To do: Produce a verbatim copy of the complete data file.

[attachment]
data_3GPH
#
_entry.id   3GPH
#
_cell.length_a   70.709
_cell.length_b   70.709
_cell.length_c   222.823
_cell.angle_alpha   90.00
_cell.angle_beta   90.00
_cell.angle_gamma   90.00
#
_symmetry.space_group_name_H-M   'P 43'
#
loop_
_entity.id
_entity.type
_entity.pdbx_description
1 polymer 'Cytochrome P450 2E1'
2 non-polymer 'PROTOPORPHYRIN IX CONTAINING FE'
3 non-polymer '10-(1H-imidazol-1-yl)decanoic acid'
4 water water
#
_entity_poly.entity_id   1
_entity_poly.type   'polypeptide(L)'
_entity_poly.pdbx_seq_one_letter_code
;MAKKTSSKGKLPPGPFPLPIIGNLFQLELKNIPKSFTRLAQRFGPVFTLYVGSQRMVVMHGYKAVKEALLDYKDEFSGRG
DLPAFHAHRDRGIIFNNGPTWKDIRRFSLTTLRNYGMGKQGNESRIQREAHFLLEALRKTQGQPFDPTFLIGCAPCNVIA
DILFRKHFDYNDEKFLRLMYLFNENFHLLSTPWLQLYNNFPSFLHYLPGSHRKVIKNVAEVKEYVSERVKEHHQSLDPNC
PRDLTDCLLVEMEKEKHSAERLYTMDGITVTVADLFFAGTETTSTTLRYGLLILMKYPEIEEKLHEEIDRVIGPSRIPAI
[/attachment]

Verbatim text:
data_3GPH
#
_entry.id   3GPH
#
_cell.length_a   70.709
_cell.length_b   70.709
_cell.length_c   222.823
_cell.angle_alpha   90.00
_cell.angle_beta   90.00
_cell.angle_gamma   90.00
#
_symmetry.space_group_name_H-M   'P 43'
#
loop_
_entity.id
_entity.type
_entity.pdbx_description
1 polymer 'Cytochrome P450 2E1'
2 non-polymer 'PROTOPORPHYRIN IX CONTAINING FE'
3 non-polymer '10-(1H-imidazol-1-yl)decanoic acid'
4 water water
#
_entity_poly.entity_id   1
_entity_poly.type   'polypeptide(L)'
_entity_poly.pdbx_seq_one_letter_code
;MAKKTSSKGKLPPGPFPLPIIGNLFQLELKNIPKSFTRLAQRFGPVFTLYVGSQRMVVMHGYKAVKEALLDYKDEFSGRG
DLPAFHAHRDRGIIFNNGPTWKDIRRFSLTTLRNYGMGKQGNESRIQREAHFLLEALRKTQGQPFDPTFLIGCAPCNVIA
DILFRKHFDYNDEKFLRLMYLFNENFHLLSTPWLQLYNNFPSFLHYLPGSHRKVIKNVAEVKEYVSERVKEHHQSLDPNC
PRDLTDCLLVEMEKEKHSAERLYTMDGITVTVADLFFAGTETTSTTLRYGLLILMKYPEIEEKLHEEIDRVIGPSRIPAI